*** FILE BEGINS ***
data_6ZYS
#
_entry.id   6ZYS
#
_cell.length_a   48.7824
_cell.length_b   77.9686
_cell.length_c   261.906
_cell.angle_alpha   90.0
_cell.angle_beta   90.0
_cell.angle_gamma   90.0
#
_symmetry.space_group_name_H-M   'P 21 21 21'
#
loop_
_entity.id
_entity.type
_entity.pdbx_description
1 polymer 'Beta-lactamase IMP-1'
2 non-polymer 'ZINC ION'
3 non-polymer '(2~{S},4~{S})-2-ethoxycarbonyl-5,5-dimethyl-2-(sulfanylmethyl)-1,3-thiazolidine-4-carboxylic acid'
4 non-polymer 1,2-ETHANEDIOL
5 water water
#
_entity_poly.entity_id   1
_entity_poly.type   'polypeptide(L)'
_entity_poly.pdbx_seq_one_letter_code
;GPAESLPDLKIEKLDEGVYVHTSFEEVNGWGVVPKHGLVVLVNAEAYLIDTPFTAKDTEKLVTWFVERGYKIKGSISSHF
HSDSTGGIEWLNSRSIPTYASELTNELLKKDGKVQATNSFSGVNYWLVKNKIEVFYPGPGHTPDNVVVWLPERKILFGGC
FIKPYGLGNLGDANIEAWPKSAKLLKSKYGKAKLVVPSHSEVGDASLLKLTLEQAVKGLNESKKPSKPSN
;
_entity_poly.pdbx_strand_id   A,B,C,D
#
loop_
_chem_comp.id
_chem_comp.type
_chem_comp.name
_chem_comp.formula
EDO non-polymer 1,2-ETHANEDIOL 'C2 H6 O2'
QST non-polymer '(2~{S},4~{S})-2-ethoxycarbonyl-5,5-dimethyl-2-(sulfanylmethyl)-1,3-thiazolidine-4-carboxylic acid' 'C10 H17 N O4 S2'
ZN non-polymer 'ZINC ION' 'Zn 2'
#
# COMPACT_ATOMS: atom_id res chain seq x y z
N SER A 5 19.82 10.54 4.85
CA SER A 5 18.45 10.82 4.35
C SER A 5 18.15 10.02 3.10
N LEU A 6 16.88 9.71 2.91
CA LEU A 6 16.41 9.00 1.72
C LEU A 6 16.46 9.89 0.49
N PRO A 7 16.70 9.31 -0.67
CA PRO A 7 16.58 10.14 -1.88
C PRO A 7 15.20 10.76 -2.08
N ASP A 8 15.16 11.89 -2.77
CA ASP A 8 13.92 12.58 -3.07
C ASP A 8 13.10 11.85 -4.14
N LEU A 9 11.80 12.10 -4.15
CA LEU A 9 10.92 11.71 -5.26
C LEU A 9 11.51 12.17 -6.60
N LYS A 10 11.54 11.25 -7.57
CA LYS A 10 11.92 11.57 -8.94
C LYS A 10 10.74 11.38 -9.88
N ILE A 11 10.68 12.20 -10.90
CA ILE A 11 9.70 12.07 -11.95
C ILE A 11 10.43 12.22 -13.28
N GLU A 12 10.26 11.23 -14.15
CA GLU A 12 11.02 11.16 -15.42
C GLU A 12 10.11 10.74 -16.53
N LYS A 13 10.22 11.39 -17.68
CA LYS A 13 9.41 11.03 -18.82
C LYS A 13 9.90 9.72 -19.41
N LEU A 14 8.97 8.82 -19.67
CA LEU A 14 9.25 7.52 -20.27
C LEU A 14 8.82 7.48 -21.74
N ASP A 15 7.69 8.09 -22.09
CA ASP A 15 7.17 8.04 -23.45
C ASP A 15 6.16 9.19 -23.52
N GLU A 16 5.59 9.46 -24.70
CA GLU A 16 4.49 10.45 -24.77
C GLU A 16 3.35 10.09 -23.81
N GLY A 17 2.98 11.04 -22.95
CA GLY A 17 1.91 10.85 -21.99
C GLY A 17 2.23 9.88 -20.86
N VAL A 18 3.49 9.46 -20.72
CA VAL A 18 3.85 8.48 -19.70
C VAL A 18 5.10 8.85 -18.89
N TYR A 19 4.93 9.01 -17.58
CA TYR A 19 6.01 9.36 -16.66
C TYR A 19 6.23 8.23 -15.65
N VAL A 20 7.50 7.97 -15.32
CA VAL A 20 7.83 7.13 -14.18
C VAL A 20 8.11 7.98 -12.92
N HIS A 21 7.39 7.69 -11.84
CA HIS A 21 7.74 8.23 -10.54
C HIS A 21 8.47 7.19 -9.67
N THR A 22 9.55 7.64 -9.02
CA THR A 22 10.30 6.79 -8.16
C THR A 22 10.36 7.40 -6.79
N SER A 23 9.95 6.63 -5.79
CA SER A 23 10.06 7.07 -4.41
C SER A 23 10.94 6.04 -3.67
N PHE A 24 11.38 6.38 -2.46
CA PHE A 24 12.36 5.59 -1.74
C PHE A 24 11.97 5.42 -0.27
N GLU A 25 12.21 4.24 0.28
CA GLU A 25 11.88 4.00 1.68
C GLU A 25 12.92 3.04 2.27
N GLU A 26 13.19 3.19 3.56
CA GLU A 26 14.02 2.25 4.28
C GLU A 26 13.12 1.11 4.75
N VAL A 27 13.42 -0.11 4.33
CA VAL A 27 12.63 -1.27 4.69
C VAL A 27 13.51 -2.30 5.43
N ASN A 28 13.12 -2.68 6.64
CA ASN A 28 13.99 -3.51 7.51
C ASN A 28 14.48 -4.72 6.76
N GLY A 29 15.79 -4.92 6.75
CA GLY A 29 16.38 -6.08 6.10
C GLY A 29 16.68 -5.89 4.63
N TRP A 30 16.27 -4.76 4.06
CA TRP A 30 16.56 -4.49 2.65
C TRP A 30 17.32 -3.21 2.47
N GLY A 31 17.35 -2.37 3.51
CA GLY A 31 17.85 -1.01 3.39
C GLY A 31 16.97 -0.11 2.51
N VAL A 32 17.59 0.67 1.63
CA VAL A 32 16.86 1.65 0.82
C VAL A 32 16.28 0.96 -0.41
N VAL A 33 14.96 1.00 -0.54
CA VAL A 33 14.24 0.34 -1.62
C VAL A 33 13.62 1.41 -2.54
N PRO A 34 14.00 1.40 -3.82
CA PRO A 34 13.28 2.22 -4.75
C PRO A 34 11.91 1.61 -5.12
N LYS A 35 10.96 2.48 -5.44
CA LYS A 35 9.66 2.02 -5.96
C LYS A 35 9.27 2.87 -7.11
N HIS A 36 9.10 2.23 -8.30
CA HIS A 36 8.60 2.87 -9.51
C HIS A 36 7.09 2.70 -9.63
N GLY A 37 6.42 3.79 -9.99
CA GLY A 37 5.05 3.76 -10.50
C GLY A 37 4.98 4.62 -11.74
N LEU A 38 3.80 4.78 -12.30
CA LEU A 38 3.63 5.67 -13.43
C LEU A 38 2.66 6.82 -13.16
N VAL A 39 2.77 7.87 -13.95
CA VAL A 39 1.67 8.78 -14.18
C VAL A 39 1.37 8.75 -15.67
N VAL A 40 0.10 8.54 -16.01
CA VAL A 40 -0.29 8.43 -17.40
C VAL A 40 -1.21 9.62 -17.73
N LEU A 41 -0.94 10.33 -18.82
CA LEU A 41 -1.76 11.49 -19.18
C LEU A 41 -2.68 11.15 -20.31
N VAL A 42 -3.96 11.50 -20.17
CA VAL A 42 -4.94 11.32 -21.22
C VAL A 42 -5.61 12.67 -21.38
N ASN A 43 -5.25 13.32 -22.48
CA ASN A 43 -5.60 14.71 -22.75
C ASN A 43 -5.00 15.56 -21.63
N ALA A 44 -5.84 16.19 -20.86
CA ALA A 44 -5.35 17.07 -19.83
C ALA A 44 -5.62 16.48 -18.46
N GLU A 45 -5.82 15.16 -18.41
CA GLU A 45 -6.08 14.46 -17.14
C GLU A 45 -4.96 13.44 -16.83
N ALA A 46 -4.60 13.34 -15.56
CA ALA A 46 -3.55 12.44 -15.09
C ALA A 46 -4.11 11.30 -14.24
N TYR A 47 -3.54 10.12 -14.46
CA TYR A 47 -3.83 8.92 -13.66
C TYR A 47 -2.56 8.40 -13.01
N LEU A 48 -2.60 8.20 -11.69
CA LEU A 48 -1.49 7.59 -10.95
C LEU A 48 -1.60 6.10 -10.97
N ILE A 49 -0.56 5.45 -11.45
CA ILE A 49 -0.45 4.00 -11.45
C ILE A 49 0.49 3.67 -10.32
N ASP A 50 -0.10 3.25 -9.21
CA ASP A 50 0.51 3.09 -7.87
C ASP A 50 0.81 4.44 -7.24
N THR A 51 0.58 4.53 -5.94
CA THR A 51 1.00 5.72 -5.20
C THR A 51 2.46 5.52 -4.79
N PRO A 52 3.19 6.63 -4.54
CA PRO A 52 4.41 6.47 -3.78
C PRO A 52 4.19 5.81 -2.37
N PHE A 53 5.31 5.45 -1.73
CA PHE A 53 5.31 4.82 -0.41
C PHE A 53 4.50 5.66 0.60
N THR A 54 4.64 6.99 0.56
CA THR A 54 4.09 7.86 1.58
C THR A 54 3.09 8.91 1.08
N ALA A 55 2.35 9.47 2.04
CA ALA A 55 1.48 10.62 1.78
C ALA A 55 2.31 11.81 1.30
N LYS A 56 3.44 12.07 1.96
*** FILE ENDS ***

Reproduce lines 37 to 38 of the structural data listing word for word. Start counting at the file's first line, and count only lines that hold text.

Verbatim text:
_chem_comp.formula
EDO non-polymer 1,2-ETHANEDIOL 'C2 H6 O2'